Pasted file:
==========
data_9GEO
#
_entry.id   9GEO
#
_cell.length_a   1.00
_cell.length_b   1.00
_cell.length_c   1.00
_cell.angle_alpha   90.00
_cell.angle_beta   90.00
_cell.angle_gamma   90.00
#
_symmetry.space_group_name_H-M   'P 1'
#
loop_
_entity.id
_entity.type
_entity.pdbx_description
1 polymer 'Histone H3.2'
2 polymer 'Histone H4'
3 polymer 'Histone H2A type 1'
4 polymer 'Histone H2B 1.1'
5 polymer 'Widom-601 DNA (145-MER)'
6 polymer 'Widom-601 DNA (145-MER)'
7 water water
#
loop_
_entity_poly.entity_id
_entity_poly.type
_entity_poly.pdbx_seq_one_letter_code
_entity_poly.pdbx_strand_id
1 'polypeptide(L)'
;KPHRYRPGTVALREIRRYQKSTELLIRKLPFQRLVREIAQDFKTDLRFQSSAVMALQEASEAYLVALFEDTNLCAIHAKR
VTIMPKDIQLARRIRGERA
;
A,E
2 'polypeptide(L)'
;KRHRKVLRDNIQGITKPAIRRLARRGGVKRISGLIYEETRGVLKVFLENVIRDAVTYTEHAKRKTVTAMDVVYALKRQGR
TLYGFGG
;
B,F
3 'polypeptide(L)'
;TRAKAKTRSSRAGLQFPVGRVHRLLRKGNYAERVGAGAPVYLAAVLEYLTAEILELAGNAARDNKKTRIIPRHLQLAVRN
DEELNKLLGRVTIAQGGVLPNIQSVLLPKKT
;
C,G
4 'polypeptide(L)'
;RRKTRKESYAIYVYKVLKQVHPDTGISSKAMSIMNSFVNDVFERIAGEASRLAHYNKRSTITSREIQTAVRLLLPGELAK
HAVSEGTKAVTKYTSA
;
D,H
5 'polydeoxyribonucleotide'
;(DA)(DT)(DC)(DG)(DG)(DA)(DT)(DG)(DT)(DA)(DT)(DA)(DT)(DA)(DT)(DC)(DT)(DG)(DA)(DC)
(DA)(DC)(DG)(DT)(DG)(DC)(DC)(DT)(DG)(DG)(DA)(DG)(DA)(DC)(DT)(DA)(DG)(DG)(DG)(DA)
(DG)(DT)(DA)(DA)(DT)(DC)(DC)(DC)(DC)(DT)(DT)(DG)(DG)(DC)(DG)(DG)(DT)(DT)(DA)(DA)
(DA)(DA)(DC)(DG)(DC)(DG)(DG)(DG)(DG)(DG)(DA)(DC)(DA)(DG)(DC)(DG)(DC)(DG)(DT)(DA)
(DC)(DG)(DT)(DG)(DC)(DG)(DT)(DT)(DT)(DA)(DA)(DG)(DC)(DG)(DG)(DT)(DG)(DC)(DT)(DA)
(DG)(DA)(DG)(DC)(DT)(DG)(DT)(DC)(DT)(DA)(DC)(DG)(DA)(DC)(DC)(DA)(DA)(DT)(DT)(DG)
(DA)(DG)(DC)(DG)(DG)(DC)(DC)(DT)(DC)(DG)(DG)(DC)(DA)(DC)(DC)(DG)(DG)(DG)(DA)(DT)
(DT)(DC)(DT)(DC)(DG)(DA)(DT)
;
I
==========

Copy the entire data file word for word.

data_9GEO
#
_entry.id   9GEO
#
_cell.length_a   1.00
_cell.length_b   1.00
_cell.length_c   1.00
_cell.angle_alpha   90.00
_cell.angle_beta   90.00
_cell.angle_gamma   90.00
#
_symmetry.space_group_name_H-M   'P 1'
#
loop_
_entity.id
_entity.type
_entity.pdbx_description
1 polymer 'Histone H3.2'
2 polymer 'Histone H4'
3 polymer 'Histone H2A type 1'
4 polymer 'Histone H2B 1.1'
5 polymer 'Widom-601 DNA (145-MER)'
6 polymer 'Widom-601 DNA (145-MER)'
7 water water
#
loop_
_entity_poly.entity_id
_entity_poly.type
_entity_poly.pdbx_seq_one_letter_code
_entity_poly.pdbx_strand_id
1 'polypeptide(L)'
;KPHRYRPGTVALREIRRYQKSTELLIRKLPFQRLVREIAQDFKTDLRFQSSAVMALQEASEAYLVALFEDTNLCAIHAKR
VTIMPKDIQLARRIRGERA
;
A,E
2 'polypeptide(L)'
;KRHRKVLRDNIQGITKPAIRRLARRGGVKRISGLIYEETRGVLKVFLENVIRDAVTYTEHAKRKTVTAMDVVYALKRQGR
TLYGFGG
;
B,F
3 'polypeptide(L)'
;TRAKAKTRSSRAGLQFPVGRVHRLLRKGNYAERVGAGAPVYLAAVLEYLTAEILELAGNAARDNKKTRIIPRHLQLAVRN
DEELNKLLGRVTIAQGGVLPNIQSVLLPKKT
;
C,G
4 'polypeptide(L)'
;RRKTRKESYAIYVYKVLKQVHPDTGISSKAMSIMNSFVNDVFERIAGEASRLAHYNKRSTITSREIQTAVRLLLPGELAK
HAVSEGTKAVTKYTSA
;
D,H
5 'polydeoxyribonucleotide'
;(DA)(DT)(DC)(DG)(DG)(DA)(DT)(DG)(DT)(DA)(DT)(DA)(DT)(DA)(DT)(DC)(DT)(DG)(DA)(DC)
(DA)(DC)(DG)(DT)(DG)(DC)(DC)(DT)(DG)(DG)(DA)(DG)(DA)(DC)(DT)(DA)(DG)(DG)(DG)(DA)
(DG)(DT)(DA)(DA)(DT)(DC)(DC)(DC)(DC)(DT)(DT)(DG)(DG)(DC)(DG)(DG)(DT)(DT)(DA)(DA)
(DA)(DA)(DC)(DG)(DC)(DG)(DG)(DG)(DG)(DG)(DA)(DC)(DA)(DG)(DC)(DG)(DC)(DG)(DT)(DA)
(DC)(DG)(DT)(DG)(DC)(DG)(DT)(DT)(DT)(DA)(DA)(DG)(DC)(DG)(DG)(DT)(DG)(DC)(DT)(DA)
(DG)(DA)(DG)(DC)(DT)(DG)(DT)(DC)(DT)(DA)(DC)(DG)(DA)(DC)(DC)(DA)(DA)(DT)(DT)(DG)
(DA)(DG)(DC)(DG)(DG)(DC)(DC)(DT)(DC)(DG)(DG)(DC)(DA)(DC)(DC)(DG)(DG)(DG)(DA)(DT)
(DT)(DC)(DT)(DC)(DG)(DA)(DT)
;
I